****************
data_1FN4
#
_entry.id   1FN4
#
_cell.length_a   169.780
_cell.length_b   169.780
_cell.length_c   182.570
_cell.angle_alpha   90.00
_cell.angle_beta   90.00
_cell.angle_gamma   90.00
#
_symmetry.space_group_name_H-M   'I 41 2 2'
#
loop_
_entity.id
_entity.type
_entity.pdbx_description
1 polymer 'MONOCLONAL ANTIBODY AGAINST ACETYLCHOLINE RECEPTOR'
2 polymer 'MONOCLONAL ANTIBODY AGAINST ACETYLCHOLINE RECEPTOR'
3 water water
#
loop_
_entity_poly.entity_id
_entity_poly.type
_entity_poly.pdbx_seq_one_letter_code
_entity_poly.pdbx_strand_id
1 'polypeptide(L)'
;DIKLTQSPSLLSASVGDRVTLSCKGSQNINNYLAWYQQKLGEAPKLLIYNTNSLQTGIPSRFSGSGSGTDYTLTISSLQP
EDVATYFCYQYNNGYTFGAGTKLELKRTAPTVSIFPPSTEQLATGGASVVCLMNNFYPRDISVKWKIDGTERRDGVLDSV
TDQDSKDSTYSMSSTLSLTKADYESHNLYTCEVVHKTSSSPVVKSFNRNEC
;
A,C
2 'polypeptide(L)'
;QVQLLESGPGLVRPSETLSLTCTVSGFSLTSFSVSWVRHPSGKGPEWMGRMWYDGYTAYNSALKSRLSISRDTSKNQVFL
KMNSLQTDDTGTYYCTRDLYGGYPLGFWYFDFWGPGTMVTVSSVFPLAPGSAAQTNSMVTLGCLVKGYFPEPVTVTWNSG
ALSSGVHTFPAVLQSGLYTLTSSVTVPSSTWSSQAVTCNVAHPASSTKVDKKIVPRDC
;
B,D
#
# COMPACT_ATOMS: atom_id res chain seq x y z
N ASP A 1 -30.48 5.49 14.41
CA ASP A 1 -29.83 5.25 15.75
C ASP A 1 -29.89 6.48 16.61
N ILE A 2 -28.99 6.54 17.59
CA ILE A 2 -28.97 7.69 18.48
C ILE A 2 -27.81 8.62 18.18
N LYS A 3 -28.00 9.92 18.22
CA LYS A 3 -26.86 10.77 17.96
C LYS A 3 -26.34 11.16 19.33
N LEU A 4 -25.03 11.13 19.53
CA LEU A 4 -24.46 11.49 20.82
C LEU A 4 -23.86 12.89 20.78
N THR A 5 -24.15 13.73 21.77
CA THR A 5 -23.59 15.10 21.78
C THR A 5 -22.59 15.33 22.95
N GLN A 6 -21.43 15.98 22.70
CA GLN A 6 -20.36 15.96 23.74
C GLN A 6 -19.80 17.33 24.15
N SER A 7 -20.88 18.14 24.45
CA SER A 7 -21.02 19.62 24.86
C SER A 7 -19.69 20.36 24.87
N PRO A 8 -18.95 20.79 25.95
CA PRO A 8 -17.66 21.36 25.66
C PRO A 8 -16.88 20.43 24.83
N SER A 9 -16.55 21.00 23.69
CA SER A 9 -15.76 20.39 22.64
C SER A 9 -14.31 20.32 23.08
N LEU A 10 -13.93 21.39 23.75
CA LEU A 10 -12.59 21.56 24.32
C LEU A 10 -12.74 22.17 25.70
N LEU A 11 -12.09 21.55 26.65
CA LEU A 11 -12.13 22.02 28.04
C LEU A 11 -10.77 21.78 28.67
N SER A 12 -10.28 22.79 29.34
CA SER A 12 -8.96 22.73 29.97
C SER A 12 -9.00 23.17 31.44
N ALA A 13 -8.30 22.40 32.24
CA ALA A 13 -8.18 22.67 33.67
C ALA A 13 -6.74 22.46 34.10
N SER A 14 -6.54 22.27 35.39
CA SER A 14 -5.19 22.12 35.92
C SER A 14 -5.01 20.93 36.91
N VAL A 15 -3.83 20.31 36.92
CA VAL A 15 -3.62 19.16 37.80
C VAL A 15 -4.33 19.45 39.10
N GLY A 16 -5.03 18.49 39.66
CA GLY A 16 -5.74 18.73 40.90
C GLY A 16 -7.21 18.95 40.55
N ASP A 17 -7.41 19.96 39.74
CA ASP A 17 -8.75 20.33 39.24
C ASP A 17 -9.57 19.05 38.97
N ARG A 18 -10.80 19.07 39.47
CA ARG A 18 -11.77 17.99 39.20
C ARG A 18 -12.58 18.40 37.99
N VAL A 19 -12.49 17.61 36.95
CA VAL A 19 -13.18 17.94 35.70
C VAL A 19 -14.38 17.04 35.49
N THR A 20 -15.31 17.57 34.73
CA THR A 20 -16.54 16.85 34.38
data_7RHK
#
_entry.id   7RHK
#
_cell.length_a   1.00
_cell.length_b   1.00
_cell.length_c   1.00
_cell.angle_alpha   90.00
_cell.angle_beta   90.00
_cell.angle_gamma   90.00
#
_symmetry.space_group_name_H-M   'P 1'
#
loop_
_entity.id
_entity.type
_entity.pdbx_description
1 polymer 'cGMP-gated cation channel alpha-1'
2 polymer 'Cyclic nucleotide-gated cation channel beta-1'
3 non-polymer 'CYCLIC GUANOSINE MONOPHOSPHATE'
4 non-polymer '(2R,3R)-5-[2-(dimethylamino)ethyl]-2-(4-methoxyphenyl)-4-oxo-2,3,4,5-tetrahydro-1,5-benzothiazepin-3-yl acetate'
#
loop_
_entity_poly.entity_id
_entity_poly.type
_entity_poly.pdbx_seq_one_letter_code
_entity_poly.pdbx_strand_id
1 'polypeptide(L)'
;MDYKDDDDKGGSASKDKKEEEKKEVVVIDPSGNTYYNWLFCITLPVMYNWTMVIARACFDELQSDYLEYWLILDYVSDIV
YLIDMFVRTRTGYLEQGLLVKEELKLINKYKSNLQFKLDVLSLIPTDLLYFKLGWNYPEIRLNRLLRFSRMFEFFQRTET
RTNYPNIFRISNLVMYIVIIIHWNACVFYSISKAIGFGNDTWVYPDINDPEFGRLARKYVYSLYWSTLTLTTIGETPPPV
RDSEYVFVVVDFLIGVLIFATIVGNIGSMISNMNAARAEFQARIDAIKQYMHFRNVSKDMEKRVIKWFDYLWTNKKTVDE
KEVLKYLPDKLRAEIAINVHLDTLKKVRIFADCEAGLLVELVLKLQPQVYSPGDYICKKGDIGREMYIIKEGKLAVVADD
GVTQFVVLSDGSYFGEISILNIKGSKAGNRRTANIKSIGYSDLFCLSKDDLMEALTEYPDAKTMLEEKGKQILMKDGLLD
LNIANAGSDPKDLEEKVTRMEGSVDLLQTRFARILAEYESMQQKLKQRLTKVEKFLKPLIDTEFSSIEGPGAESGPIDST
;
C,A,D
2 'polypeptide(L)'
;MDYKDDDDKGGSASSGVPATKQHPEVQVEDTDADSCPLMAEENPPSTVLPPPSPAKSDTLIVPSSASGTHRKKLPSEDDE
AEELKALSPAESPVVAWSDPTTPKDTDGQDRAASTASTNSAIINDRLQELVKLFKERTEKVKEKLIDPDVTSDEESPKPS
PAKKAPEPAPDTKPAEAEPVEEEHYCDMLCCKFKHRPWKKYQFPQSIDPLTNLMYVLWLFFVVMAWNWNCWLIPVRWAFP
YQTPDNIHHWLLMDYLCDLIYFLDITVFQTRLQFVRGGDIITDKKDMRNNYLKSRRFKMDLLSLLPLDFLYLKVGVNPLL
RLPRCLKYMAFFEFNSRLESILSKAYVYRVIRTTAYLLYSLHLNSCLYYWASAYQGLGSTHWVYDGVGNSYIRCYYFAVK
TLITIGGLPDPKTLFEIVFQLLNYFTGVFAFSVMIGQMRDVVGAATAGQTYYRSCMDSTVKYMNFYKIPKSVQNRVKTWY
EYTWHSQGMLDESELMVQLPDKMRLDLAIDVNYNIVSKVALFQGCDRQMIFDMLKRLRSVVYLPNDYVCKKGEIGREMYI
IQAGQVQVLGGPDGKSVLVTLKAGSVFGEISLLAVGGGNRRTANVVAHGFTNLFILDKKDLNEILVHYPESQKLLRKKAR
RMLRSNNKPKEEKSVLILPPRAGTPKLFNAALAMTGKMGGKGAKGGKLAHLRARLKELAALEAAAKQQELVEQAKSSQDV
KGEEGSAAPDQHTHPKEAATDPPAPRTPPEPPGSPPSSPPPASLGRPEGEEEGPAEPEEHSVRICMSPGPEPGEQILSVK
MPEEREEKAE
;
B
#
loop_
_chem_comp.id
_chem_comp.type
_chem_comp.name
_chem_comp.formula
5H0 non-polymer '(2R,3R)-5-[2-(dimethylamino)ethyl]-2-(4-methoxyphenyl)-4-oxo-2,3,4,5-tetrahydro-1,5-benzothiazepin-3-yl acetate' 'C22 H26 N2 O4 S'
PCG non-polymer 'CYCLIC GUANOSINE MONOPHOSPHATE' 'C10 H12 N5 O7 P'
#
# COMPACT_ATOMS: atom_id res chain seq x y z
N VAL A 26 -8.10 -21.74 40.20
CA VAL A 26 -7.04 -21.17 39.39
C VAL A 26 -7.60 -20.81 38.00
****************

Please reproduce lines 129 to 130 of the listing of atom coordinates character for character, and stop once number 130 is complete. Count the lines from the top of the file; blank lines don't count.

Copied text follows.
YLIDMFVRTRTGYLEQGLLVKEELKLINKYKSNLQFKLDVLSLIPTDLLYFKLGWNYPEIRLNRLLRFSRMFEFFQRTET
RTNYPNIFRISNLVMYIVIIIHWNACVFYSISKAIGFGNDTWVYPDINDPEFGRLARKYVYSLYWSTLTLTTIGETPPPV